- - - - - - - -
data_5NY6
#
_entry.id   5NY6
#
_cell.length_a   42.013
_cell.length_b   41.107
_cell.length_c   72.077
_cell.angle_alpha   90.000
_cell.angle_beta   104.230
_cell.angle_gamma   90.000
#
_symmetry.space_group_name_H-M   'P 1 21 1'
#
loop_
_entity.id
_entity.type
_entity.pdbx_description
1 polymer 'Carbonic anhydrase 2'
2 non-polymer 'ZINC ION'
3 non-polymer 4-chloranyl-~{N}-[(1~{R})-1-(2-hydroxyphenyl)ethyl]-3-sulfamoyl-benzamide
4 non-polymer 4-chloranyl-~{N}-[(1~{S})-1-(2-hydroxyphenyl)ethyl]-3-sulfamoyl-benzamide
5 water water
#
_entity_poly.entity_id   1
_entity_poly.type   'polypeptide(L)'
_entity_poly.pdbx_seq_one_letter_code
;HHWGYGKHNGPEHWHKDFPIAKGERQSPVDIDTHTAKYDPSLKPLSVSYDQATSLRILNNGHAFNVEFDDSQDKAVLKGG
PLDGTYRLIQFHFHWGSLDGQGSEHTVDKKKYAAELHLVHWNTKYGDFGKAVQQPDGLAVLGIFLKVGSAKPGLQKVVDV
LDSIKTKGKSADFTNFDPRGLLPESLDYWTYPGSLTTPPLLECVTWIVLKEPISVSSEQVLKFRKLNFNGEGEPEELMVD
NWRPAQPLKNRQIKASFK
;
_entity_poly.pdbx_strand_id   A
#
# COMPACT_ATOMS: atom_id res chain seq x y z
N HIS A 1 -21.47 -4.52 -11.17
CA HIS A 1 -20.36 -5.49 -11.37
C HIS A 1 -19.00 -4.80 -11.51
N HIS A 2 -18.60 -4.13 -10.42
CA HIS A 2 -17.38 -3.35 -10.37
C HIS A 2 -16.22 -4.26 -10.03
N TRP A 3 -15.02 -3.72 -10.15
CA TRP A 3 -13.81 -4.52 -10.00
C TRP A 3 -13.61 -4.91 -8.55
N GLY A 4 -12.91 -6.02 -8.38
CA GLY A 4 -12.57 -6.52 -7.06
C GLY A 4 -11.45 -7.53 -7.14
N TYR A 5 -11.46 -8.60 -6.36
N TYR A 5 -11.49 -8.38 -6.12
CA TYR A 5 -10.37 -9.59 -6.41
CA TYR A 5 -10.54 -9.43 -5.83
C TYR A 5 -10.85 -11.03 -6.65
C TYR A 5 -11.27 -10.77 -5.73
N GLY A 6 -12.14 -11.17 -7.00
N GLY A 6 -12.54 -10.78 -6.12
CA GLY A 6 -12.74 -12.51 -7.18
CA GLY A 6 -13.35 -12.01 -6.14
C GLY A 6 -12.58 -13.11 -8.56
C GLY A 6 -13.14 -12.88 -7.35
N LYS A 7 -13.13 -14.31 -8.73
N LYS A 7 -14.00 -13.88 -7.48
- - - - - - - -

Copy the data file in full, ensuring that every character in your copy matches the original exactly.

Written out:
data_5NY6
#
_entry.id   5NY6
#
_cell.length_a   42.013
_cell.length_b   41.107
_cell.length_c   72.077
_cell.angle_alpha   90.000
_cell.angle_beta   104.230
_cell.angle_gamma   90.000
#
_symmetry.space_group_name_H-M   'P 1 21 1'
#
loop_
_entity.id
_entity.type
_entity.pdbx_description
1 polymer 'Carbonic anhydrase 2'
2 non-polymer 'ZINC ION'
3 non-polymer 4-chloranyl-~{N}-[(1~{R})-1-(2-hydroxyphenyl)ethyl]-3-sulfamoyl-benzamide
4 non-polymer 4-chloranyl-~{N}-[(1~{S})-1-(2-hydroxyphenyl)ethyl]-3-sulfamoyl-benzamide
5 water water
#
_entity_poly.entity_id   1
_entity_poly.type   'polypeptide(L)'
_entity_poly.pdbx_seq_one_letter_code
;HHWGYGKHNGPEHWHKDFPIAKGERQSPVDIDTHTAKYDPSLKPLSVSYDQATSLRILNNGHAFNVEFDDSQDKAVLKGG
PLDGTYRLIQFHFHWGSLDGQGSEHTVDKKKYAAELHLVHWNTKYGDFGKAVQQPDGLAVLGIFLKVGSAKPGLQKVVDV
LDSIKTKGKSADFTNFDPRGLLPESLDYWTYPGSLTTPPLLECVTWIVLKEPISVSSEQVLKFRKLNFNGEGEPEELMVD
NWRPAQPLKNRQIKASFK
;
_entity_poly.pdbx_strand_id   A
#
# COMPACT_ATOMS: atom_id res chain seq x y z
N HIS A 1 -21.47 -4.52 -11.17
CA HIS A 1 -20.36 -5.49 -11.37
C HIS A 1 -19.00 -4.80 -11.51
N HIS A 2 -18.60 -4.13 -10.42
CA HIS A 2 -17.38 -3.35 -10.37
C HIS A 2 -16.22 -4.26 -10.03
N TRP A 3 -15.02 -3.72 -10.15
CA TRP A 3 -13.81 -4.52 -10.00
C TRP A 3 -13.61 -4.91 -8.55
N GLY A 4 -12.91 -6.02 -8.38
CA GLY A 4 -12.57 -6.52 -7.06
C GLY A 4 -11.45 -7.53 -7.14
N TYR A 5 -11.46 -8.60 -6.36
N TYR A 5 -11.49 -8.38 -6.12
CA TYR A 5 -10.37 -9.59 -6.41
CA TYR A 5 -10.54 -9.43 -5.83
C TYR A 5 -10.85 -11.03 -6.65
C TYR A 5 -11.27 -10.77 -5.73
N GLY A 6 -12.14 -11.17 -7.00
N GLY A 6 -12.54 -10.78 -6.12
CA GLY A 6 -12.74 -12.51 -7.18
CA GLY A 6 -13.35 -12.01 -6.14
C GLY A 6 -12.58 -13.11 -8.56
C GLY A 6 -13.14 -12.88 -7.35
N LYS A 7 -13.13 -14.31 -8.73
N LYS A 7 -14.00 -13.88 -7.48